We’ve heard the statistics. According to the National Safety Council, approximately 25,000 people a day are victims of slip and fall accidents. Along with the pain and suffering that typically results, these injuries cost as much as $70 billion annually in medical expenses, worker’s compensation claims, lost wages, and reduced worker productivity.
It’s been hard to bring these numbers down. Slip and fall accidents have been an ongoing problem for decades. One of the reasons is that the warning signs—those that are typically installed to notify people of, for instance, a wet or slippery floor—tend to be ignored. According to one study, only about 7 percent of us actually acknowledge them and the warning they are trying to convey. The rest of us go about our business, giving the warning sign little or no heed.
Would changing the way warning signs look improve the odds that people will actually pay attention to them? According to Cambridge University, this may be a compelling option. We need “warning [signs] designed so that they will be noticed and examined. They should be understandable by as large a portion of their intended audience as possible.”
One unlikely way of doing this is to design warning signs so that they look like bananas, yes bananas!
According to the developers of banana-shaped warning signs, “They catch your eye, and the warning message is inherent in the shape of the cone. Explicitly focusing on floor safety, [these signs] help promote health, safety, and humor.”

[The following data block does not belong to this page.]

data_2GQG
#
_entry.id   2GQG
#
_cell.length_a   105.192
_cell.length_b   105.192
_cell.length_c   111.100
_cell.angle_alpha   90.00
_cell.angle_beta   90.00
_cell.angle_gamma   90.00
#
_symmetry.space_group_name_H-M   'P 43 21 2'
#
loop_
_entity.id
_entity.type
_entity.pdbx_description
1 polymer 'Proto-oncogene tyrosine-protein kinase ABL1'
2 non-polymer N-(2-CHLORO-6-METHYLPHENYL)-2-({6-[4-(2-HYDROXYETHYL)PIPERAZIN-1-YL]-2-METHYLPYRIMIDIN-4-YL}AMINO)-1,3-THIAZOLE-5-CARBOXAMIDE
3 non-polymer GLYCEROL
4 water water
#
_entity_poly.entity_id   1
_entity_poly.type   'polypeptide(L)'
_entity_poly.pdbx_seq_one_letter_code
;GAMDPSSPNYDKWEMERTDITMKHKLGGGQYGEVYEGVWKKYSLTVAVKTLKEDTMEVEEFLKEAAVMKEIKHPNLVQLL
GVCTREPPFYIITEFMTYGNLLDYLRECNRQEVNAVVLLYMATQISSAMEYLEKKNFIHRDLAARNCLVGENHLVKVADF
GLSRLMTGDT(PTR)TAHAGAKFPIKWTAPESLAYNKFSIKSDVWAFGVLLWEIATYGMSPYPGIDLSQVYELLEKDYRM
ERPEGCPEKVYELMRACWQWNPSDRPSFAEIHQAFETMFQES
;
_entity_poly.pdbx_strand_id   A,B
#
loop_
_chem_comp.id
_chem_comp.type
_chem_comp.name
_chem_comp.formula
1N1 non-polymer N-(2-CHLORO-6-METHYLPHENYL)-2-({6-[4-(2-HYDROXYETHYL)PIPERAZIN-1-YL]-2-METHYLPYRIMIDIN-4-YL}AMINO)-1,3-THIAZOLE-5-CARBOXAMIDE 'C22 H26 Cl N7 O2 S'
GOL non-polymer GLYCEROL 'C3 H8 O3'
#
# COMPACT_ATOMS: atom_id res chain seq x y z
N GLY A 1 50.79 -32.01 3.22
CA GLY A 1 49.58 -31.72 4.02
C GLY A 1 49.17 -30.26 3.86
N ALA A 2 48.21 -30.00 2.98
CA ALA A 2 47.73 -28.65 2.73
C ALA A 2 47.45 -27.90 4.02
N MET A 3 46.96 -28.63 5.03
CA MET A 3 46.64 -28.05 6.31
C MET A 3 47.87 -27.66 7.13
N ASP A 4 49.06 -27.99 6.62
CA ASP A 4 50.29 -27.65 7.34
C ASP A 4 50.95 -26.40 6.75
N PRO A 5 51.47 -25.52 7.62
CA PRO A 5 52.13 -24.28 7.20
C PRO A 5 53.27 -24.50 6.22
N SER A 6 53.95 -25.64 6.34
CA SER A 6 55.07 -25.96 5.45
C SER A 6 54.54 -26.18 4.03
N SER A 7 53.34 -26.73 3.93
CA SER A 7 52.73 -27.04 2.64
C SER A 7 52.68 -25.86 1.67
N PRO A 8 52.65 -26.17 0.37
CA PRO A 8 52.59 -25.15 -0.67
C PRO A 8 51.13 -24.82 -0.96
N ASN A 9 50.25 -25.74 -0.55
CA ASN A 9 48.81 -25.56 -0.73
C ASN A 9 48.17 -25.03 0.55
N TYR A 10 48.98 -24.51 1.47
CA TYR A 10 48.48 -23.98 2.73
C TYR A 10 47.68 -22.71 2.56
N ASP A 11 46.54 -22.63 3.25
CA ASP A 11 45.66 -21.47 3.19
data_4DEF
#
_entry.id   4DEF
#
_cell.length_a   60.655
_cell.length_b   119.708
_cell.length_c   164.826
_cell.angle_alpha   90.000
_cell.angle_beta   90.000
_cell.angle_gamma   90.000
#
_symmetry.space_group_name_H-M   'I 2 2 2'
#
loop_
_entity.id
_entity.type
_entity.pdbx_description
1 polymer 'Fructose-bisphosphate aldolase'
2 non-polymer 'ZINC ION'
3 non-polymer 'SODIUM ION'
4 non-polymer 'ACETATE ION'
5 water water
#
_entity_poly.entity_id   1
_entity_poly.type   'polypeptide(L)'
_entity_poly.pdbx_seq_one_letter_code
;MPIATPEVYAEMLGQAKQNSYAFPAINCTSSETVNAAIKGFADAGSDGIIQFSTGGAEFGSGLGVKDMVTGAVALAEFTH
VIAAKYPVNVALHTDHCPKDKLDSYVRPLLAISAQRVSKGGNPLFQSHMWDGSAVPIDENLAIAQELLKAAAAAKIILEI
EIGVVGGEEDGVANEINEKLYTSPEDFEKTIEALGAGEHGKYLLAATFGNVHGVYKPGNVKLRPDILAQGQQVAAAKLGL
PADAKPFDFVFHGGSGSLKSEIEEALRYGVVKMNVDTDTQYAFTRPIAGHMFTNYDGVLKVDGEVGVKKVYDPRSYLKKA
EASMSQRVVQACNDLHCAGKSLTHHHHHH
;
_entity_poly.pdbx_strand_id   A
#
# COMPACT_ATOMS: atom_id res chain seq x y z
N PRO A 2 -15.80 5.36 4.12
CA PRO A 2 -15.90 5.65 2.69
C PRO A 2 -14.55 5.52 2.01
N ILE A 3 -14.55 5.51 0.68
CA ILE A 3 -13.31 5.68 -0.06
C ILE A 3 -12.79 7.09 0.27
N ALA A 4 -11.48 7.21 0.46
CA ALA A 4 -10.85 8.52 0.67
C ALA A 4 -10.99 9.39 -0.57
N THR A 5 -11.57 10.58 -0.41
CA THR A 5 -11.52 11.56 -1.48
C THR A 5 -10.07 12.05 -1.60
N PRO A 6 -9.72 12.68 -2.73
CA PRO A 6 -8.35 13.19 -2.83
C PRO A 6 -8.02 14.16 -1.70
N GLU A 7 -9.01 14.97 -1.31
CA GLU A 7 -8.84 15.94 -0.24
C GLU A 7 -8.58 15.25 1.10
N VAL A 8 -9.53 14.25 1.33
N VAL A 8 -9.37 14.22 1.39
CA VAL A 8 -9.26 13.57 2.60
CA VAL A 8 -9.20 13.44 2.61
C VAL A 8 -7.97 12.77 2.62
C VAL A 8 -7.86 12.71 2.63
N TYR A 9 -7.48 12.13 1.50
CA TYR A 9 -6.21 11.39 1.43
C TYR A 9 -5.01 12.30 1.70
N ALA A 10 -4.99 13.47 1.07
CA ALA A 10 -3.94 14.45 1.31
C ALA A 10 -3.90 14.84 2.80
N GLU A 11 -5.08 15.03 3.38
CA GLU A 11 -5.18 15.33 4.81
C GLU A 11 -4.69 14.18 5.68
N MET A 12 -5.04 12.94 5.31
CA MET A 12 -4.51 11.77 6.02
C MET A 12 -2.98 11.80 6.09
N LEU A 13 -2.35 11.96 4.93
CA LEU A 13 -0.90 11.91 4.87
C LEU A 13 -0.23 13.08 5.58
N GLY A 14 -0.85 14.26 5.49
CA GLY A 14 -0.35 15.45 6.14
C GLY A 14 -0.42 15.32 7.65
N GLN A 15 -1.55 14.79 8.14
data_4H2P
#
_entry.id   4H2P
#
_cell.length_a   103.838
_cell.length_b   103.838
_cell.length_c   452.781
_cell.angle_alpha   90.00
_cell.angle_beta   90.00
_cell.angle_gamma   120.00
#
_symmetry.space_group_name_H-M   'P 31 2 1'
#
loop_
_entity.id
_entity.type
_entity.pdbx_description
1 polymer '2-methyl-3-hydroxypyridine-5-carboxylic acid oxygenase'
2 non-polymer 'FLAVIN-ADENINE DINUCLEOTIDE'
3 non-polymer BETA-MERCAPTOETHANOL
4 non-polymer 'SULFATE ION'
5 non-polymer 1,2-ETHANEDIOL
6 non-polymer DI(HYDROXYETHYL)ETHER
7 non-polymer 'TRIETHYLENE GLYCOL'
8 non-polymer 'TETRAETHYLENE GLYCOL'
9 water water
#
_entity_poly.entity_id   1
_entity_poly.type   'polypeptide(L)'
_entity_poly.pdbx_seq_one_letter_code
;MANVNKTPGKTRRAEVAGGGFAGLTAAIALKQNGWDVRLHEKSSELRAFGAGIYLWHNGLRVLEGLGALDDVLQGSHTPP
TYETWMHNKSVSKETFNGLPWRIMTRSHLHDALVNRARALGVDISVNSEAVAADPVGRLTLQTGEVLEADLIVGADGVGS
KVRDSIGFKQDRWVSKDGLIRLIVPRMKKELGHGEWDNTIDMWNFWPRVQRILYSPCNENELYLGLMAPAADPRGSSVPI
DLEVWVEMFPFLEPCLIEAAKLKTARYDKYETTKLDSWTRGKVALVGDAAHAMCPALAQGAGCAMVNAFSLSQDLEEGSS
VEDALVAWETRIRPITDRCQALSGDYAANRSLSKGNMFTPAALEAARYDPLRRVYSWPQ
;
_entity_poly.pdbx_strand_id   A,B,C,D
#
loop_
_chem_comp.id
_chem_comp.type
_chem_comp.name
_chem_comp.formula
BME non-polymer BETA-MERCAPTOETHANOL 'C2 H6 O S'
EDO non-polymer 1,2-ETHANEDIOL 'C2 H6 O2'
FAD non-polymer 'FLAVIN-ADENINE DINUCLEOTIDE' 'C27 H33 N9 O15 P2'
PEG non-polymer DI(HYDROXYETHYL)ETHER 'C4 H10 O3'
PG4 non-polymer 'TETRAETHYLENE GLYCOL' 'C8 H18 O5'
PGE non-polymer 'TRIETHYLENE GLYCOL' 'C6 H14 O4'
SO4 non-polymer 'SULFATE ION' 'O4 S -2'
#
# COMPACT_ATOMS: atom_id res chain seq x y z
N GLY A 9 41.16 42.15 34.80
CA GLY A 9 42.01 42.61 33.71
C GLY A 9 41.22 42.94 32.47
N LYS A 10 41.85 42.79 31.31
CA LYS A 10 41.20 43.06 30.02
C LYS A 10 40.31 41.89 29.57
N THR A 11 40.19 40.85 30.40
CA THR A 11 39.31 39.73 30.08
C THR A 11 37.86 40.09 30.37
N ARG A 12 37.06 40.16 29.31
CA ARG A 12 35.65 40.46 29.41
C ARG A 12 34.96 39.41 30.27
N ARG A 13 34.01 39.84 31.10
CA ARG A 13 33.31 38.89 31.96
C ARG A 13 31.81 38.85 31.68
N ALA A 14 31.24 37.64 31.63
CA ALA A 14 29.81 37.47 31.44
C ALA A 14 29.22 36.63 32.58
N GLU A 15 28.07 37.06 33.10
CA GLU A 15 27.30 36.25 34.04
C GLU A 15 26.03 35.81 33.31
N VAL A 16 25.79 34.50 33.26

However, why the look of a banana?
According to the developers, back in the 1800s in New York City, public sanitation, especially on streets and sidewalks, was not the priority as it is today. An abundance of trash, including lots of banana peels, often piled on the city’s streets and sidewalks. “These turned streets and sidewalks into slime-covered booby traps. Now, because it is often used as a popular comedy gag, the banana peel slip is recognized by both children and adults worldwide as a contributor to slip and fall accidents.”
However, do they work?
The developers point to a 2015 perception study that indicates banana-shaped warning cones are 22 times more noticeable than traditional safety signs. This is because they remind people that slipping on banana peels can be dangerous, so they pay more attention to the signs and watch where they walk.
Furthermore, in a real-life situation, DuPont has installed banana-cone safety signs in one of its facilities. “We have nothing but positive responses to the banana cones,” says a DuPont representative. “Our staff are telling us they definitely notice them, far more than the standard yellow wet floor signs we used to use.” Visit our home page for a short video on our Banana Cone warning cones. For more information, contact an Impact Product representative.